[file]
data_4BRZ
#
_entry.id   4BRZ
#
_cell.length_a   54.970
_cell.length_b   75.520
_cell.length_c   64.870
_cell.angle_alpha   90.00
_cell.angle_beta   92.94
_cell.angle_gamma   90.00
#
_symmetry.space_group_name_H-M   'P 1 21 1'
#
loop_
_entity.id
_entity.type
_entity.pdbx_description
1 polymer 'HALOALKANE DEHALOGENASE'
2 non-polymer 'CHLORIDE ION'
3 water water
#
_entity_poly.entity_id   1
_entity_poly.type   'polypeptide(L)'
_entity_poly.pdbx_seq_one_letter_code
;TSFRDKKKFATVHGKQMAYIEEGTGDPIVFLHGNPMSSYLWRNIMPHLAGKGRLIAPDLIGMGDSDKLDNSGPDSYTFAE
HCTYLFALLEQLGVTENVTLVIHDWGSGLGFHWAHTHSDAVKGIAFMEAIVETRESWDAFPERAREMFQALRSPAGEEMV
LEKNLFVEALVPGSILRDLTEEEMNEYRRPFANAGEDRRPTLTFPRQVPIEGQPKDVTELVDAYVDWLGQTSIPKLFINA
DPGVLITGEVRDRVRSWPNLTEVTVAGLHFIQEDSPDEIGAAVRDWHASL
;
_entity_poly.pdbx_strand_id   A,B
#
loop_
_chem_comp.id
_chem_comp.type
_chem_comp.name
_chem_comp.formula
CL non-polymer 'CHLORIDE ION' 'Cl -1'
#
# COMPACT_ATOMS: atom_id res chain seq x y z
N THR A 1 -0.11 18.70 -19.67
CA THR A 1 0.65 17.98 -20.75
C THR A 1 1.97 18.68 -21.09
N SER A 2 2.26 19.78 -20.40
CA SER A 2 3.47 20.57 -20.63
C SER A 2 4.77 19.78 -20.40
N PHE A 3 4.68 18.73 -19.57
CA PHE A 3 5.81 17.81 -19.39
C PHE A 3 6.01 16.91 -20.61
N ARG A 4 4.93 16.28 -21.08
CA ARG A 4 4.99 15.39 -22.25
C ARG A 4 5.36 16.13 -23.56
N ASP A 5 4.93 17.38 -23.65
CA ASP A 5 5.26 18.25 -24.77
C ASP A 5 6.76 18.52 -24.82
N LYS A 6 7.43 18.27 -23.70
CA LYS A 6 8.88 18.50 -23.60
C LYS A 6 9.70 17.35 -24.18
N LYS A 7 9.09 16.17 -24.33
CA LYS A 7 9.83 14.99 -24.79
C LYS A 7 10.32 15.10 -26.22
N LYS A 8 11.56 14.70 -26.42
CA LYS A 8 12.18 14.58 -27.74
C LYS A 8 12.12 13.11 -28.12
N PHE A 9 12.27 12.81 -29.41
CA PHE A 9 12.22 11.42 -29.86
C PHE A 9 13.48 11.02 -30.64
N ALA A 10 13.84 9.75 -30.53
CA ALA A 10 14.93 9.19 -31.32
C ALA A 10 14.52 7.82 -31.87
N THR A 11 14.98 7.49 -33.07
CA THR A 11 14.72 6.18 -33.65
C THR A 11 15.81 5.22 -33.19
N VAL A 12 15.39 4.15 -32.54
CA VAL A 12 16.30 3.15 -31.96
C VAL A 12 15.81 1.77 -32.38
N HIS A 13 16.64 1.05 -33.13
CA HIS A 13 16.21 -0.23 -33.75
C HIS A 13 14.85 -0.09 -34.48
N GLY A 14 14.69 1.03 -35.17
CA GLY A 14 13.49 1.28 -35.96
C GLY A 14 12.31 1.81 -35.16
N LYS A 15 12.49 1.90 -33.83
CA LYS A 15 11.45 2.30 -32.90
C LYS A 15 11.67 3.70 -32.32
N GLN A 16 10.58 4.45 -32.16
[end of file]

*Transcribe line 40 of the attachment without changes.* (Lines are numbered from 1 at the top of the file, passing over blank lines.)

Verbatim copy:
N THR A 1 -0.11 18.70 -19.67